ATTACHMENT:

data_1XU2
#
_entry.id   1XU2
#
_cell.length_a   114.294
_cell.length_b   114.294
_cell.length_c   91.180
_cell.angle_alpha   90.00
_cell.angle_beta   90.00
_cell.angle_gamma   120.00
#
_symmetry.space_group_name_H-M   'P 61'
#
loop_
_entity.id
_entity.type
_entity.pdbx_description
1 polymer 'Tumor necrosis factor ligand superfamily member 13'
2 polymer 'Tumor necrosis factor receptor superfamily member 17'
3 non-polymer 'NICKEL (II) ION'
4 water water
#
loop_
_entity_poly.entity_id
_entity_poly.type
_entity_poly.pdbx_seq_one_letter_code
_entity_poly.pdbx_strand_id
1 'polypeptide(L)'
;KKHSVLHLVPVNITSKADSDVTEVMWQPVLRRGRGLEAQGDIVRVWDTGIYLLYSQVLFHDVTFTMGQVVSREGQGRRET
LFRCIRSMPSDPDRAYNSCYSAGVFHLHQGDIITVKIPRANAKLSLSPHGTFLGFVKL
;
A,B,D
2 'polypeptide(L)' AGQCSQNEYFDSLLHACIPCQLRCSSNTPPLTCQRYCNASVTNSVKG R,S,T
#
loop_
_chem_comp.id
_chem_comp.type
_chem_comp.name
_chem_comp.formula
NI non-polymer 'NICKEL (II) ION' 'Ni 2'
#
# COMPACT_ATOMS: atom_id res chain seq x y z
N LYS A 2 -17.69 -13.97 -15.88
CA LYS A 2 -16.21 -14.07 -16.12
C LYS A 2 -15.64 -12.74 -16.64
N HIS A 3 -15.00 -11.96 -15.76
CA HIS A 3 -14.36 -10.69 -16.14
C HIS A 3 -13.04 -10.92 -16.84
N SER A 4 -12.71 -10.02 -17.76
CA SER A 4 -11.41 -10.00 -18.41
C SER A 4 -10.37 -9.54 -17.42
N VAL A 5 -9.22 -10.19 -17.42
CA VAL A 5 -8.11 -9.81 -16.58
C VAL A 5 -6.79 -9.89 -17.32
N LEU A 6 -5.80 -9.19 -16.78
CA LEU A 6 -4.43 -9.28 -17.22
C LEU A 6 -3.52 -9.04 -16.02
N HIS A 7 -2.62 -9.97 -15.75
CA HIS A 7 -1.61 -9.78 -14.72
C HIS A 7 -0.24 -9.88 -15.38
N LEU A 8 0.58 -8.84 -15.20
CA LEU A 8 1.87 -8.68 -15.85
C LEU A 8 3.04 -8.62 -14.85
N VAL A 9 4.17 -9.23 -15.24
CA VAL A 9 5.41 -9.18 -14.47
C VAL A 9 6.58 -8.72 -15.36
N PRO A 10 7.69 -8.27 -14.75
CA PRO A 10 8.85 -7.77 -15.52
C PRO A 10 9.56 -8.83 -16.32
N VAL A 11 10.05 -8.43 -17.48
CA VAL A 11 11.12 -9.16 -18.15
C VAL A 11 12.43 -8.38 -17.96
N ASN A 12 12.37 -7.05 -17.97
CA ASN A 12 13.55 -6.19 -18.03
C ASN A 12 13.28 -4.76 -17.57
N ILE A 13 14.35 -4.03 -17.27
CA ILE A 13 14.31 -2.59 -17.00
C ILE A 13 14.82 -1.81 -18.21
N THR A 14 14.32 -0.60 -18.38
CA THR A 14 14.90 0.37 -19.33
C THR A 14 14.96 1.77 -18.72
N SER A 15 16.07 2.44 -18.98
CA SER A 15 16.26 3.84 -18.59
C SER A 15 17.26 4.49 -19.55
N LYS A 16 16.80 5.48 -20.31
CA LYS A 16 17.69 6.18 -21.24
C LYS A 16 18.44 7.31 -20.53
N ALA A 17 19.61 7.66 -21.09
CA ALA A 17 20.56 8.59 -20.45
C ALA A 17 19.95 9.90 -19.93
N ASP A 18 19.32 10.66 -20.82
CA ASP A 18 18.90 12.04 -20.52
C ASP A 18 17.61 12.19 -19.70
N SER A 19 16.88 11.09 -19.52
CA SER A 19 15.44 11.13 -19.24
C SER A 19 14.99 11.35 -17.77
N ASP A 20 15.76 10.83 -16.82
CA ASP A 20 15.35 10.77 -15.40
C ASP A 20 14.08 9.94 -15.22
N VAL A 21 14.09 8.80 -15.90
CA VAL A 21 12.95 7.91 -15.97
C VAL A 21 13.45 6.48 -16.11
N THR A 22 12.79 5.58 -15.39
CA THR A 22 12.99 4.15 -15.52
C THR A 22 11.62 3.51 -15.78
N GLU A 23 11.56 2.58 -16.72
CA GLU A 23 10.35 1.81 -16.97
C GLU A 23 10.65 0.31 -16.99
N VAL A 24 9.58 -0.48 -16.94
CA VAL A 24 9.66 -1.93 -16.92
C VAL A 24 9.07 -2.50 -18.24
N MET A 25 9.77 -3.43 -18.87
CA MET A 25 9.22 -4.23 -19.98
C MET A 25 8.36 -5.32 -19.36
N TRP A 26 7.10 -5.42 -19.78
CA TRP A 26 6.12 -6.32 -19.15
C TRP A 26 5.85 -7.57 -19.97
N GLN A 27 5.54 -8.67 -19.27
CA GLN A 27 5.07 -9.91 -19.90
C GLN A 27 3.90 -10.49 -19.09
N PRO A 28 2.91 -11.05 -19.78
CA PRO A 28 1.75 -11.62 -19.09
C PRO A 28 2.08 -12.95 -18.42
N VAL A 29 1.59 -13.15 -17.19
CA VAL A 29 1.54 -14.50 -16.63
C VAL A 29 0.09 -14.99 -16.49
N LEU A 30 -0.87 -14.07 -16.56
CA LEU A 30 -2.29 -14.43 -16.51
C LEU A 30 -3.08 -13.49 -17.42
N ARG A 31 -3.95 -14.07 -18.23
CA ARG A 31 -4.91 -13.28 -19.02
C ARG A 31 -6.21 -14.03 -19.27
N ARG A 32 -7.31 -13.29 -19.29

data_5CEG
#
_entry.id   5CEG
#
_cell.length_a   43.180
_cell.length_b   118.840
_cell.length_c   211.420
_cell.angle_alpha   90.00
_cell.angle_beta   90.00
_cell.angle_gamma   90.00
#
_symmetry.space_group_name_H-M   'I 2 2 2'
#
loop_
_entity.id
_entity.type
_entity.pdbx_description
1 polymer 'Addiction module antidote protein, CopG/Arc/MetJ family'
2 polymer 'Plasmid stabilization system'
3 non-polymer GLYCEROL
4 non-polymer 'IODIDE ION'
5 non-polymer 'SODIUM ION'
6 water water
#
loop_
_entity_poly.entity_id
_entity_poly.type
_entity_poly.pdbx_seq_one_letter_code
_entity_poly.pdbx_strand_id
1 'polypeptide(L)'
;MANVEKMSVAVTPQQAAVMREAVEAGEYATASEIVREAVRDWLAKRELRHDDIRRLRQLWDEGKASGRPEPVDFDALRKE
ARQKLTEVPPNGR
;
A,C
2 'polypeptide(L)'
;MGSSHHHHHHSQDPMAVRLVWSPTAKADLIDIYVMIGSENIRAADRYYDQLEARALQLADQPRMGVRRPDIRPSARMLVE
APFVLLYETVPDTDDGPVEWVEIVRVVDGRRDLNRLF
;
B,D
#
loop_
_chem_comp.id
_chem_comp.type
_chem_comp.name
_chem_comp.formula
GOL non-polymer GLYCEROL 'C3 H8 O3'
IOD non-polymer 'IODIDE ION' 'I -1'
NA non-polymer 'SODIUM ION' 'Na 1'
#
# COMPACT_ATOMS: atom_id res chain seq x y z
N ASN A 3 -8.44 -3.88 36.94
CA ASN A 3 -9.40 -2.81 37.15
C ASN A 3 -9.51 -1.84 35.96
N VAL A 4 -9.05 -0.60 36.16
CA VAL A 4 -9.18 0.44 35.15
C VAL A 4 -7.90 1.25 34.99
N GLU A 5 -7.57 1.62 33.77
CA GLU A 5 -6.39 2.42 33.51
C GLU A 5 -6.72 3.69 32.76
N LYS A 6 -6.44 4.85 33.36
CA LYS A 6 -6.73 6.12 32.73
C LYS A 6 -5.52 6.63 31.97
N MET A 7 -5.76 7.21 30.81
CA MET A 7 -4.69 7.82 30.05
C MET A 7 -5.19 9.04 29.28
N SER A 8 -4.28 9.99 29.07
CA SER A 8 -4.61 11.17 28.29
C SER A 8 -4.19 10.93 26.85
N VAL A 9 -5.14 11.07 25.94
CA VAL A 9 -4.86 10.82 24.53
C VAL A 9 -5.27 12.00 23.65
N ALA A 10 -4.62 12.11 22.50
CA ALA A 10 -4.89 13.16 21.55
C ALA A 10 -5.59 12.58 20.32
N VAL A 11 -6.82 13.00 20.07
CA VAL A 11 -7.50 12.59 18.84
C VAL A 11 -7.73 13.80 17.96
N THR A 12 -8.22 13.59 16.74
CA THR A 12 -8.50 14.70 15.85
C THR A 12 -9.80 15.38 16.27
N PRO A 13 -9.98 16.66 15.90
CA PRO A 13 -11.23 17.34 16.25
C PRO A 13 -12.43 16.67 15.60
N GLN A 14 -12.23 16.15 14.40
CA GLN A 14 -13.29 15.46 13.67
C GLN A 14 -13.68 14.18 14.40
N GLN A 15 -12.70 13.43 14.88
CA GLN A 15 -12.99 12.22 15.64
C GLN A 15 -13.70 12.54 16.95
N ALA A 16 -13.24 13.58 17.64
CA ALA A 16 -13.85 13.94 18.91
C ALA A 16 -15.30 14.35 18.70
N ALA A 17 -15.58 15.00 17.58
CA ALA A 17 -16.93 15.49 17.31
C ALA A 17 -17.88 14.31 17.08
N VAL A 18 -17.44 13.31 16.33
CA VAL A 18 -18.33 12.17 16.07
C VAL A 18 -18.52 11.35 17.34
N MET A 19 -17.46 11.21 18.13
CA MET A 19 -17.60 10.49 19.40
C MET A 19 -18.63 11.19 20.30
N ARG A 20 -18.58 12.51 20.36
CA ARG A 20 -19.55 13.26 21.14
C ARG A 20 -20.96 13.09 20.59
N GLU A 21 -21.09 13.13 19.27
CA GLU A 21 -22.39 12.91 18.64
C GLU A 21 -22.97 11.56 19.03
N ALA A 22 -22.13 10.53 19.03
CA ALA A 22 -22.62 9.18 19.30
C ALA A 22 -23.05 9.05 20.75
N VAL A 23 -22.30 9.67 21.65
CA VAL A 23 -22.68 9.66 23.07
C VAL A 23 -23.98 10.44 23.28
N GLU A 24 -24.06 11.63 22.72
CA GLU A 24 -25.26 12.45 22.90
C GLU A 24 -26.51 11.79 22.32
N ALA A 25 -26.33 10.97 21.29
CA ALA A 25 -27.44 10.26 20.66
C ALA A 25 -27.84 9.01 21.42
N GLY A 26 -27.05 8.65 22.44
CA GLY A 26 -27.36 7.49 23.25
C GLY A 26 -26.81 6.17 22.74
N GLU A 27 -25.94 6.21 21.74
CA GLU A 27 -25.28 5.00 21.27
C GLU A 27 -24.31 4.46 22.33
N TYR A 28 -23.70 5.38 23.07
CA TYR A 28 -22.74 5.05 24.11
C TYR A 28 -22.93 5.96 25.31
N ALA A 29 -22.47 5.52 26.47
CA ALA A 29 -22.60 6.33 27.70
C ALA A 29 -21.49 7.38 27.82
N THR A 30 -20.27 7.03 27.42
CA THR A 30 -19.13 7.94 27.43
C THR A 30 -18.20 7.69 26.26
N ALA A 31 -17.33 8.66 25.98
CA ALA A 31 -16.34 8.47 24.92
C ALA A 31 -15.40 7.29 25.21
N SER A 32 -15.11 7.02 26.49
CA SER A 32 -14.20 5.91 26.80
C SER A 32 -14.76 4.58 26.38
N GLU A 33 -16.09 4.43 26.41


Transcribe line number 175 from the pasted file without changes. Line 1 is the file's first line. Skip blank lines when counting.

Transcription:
_chem_comp.id